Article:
Trivia for Monos
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- The film is loosely based on William Golding's Lord of the Flies. The severed head of a pig appears in the film as an homage to the novel.
- Wilson Salazar, who plays the Messenger, was an actual soldier of the FARC from 11 to 24. Director Alejandro Landes found him at a reintegration program and hired him initially as a consultant, before deciding to cast him in the film as well.
- The gender of Rambo, played by Sofia Buenaventura, who goes by Matt, is purposely ambiguous. It was originally a boy in the script, but during the casting process it became non-binary to better reflect the theme of the film.
- Julianne Nicholson did her own stunts.
- The mountain scenes were shot in the Chingaza National Park, which is about a four-hour drive outside Bogotá and more than 13,000 ft (4,000 m) up.
- The jungle scenes were shot around the Samaná river, five hours from Medellín. Because of the conflict, the place was visited only by soldiers and illegal gold miners until recently, hence remaining mostly unspoiled by humans. For the cast and crew, mules carried food and gear and a family of gold miners built military tents.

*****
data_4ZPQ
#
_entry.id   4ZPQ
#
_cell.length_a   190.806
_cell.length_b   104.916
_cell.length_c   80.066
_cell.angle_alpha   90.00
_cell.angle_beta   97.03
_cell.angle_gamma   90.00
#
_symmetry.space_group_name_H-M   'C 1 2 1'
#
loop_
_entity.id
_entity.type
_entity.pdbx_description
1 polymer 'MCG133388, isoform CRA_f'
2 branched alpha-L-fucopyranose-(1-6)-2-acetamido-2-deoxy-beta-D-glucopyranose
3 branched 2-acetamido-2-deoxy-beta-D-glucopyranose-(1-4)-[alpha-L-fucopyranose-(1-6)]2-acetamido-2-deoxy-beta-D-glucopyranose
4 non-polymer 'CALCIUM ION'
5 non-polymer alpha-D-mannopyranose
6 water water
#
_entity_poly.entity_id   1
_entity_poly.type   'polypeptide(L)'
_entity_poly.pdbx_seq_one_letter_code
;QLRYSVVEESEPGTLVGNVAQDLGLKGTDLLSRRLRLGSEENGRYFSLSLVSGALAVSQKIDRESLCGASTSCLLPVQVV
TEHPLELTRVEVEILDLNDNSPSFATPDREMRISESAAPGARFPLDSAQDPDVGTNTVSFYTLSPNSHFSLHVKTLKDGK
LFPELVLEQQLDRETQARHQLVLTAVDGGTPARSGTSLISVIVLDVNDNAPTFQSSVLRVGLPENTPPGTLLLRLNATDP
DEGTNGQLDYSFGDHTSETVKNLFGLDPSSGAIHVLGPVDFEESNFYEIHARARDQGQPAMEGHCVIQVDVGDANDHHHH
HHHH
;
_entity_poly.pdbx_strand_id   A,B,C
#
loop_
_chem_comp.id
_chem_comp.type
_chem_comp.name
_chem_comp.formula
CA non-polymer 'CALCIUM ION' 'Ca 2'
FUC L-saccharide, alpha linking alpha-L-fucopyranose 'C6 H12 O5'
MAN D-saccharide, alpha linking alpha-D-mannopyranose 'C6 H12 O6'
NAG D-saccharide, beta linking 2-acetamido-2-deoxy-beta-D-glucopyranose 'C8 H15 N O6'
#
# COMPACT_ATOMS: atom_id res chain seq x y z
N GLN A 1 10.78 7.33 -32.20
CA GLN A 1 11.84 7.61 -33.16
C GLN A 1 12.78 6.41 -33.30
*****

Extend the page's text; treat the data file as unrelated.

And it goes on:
- Aside from Moises Arias and Julianne Nicholson, all of the main actors had never acted in film before.
- Mica Levi's score consists mainly of timpani, blowing into glass bottles, and synthetic sounds.
- The helicopter seen approaching the city of Medellin with Rambo is on board after he is rescued from the river bank, is a Black Hawk Sikorsky UH-60 used by the Colombian Air Force FAC. The film was made with a good deal of support from the Colombian Air Force since most of the locations in the film are inaccessible by road.
- No stunt doubles were used in the sequence where Bigfoot and Boom Boom chase Rambo in the river rapids. The actors had buoyancy equipment and Colombia's national kayak team helped with the shoot.